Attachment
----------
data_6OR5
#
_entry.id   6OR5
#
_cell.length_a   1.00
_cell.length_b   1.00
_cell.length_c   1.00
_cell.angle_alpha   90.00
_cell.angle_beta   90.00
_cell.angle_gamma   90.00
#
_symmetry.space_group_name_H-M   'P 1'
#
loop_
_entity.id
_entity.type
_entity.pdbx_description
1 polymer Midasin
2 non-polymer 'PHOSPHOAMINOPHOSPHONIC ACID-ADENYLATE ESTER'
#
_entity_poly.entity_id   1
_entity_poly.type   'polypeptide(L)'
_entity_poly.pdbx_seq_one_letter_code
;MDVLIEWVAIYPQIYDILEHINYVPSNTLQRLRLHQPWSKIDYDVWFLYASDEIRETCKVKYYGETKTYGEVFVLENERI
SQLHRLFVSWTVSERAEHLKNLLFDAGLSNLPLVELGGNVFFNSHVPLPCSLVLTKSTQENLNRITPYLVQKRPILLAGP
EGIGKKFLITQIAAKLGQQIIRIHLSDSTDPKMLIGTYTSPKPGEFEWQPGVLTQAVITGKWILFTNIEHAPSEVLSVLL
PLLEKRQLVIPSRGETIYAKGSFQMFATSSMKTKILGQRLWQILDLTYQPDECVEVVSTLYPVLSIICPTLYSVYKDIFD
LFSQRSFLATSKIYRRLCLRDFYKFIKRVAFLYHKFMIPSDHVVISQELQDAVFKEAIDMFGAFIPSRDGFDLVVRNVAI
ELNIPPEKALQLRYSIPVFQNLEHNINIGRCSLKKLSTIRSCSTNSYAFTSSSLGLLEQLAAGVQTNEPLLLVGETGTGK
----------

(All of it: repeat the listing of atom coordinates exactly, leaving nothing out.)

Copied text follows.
data_6OR5
#
_entry.id   6OR5
#
_cell.length_a   1.00
_cell.length_b   1.00
_cell.length_c   1.00
_cell.angle_alpha   90.00
_cell.angle_beta   90.00
_cell.angle_gamma   90.00
#
_symmetry.space_group_name_H-M   'P 1'
#
loop_
_entity.id
_entity.type
_entity.pdbx_description
1 polymer Midasin
2 non-polymer 'PHOSPHOAMINOPHOSPHONIC ACID-ADENYLATE ESTER'
#
_entity_poly.entity_id   1
_entity_poly.type   'polypeptide(L)'
_entity_poly.pdbx_seq_one_letter_code
;MDVLIEWVAIYPQIYDILEHINYVPSNTLQRLRLHQPWSKIDYDVWFLYASDEIRETCKVKYYGETKTYGEVFVLENERI
SQLHRLFVSWTVSERAEHLKNLLFDAGLSNLPLVELGGNVFFNSHVPLPCSLVLTKSTQENLNRITPYLVQKRPILLAGP
EGIGKKFLITQIAAKLGQQIIRIHLSDSTDPKMLIGTYTSPKPGEFEWQPGVLTQAVITGKWILFTNIEHAPSEVLSVLL
PLLEKRQLVIPSRGETIYAKGSFQMFATSSMKTKILGQRLWQILDLTYQPDECVEVVSTLYPVLSIICPTLYSVYKDIFD
LFSQRSFLATSKIYRRLCLRDFYKFIKRVAFLYHKFMIPSDHVVISQELQDAVFKEAIDMFGAFIPSRDGFDLVVRNVAI
ELNIPPEKALQLRYSIPVFQNLEHNINIGRCSLKKLSTIRSCSTNSYAFTSSSLGLLEQLAAGVQTNEPLLLVGETGTGK